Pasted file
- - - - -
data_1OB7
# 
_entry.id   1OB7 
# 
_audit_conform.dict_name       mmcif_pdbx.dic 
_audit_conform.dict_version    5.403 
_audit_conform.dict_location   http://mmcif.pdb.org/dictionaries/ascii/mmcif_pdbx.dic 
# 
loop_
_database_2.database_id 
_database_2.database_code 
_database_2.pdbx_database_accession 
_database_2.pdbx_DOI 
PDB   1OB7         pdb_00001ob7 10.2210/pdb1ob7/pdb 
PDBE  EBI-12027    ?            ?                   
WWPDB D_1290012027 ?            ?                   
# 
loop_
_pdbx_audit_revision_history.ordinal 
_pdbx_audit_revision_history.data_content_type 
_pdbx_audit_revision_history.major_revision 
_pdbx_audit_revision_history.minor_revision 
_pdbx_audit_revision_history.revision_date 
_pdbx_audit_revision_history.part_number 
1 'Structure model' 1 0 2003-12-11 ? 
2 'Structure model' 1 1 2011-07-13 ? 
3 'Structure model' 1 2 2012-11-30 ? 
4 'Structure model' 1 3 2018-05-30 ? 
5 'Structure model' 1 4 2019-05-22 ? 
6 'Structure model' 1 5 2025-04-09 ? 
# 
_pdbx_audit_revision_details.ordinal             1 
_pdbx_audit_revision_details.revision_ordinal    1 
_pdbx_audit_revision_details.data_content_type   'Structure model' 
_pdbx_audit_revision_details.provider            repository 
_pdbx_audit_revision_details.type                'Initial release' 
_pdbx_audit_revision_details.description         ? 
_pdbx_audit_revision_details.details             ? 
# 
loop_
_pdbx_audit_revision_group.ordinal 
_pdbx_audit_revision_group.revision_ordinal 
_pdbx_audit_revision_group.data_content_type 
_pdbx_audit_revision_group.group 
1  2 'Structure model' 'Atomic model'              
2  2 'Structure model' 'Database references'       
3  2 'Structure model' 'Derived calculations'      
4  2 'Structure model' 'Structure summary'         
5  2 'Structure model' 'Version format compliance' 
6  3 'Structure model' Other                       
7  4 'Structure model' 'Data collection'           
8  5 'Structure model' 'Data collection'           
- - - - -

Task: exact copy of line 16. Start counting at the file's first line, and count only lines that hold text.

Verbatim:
WWPDB D_1290012027 ?            ?                   